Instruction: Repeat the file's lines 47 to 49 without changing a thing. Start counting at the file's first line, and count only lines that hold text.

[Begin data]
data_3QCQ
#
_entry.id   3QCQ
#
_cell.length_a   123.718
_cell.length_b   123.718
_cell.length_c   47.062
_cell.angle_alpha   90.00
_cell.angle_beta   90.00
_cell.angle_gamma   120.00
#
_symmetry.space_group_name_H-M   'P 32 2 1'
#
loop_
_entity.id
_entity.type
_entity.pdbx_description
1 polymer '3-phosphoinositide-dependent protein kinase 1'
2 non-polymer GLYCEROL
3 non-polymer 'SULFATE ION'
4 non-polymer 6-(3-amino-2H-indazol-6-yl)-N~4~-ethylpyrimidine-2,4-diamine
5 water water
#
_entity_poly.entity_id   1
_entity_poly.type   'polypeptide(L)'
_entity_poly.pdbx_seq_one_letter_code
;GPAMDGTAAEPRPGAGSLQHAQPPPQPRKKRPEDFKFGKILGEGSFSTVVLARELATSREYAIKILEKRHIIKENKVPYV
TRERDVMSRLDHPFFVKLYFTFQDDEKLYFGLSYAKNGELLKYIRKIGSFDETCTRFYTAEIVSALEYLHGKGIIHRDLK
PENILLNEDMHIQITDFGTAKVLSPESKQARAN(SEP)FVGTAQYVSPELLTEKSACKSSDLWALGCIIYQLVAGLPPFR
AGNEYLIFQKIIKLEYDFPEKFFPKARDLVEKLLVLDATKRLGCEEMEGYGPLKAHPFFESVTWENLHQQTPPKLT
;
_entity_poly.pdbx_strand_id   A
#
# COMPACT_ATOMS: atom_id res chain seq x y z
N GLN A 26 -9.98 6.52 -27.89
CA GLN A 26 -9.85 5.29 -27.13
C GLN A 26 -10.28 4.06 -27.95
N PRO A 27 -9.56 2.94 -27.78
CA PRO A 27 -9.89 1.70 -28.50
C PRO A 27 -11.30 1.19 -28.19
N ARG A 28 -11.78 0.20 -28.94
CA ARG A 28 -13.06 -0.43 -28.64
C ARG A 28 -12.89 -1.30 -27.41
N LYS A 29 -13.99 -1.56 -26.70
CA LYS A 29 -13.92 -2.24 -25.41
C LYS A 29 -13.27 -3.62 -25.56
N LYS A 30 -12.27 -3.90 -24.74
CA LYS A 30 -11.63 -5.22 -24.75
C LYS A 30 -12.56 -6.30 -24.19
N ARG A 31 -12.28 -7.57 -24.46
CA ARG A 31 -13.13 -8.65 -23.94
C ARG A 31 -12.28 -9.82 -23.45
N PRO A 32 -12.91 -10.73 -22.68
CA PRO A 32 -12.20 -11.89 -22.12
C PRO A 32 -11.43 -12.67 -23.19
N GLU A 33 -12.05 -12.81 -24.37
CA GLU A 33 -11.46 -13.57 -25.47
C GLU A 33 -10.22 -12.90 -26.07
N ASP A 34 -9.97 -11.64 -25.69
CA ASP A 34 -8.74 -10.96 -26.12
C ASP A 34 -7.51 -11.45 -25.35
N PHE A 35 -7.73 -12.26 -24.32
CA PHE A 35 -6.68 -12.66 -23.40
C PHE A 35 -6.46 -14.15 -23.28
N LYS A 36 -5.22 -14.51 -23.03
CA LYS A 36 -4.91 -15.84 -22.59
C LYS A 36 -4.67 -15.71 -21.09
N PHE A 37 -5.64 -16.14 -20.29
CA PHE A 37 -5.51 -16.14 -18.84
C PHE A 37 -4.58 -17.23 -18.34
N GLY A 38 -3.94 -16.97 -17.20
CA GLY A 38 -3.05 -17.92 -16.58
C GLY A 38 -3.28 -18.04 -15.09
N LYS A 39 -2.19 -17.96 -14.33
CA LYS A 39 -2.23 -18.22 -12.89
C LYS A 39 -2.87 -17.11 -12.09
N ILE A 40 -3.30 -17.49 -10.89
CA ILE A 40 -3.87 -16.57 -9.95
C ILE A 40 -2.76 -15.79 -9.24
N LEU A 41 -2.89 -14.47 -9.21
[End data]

N LYS A 30 -12.27 -3.90 -24.74
CA LYS A 30 -11.63 -5.22 -24.75
C LYS A 30 -12.56 -6.30 -24.19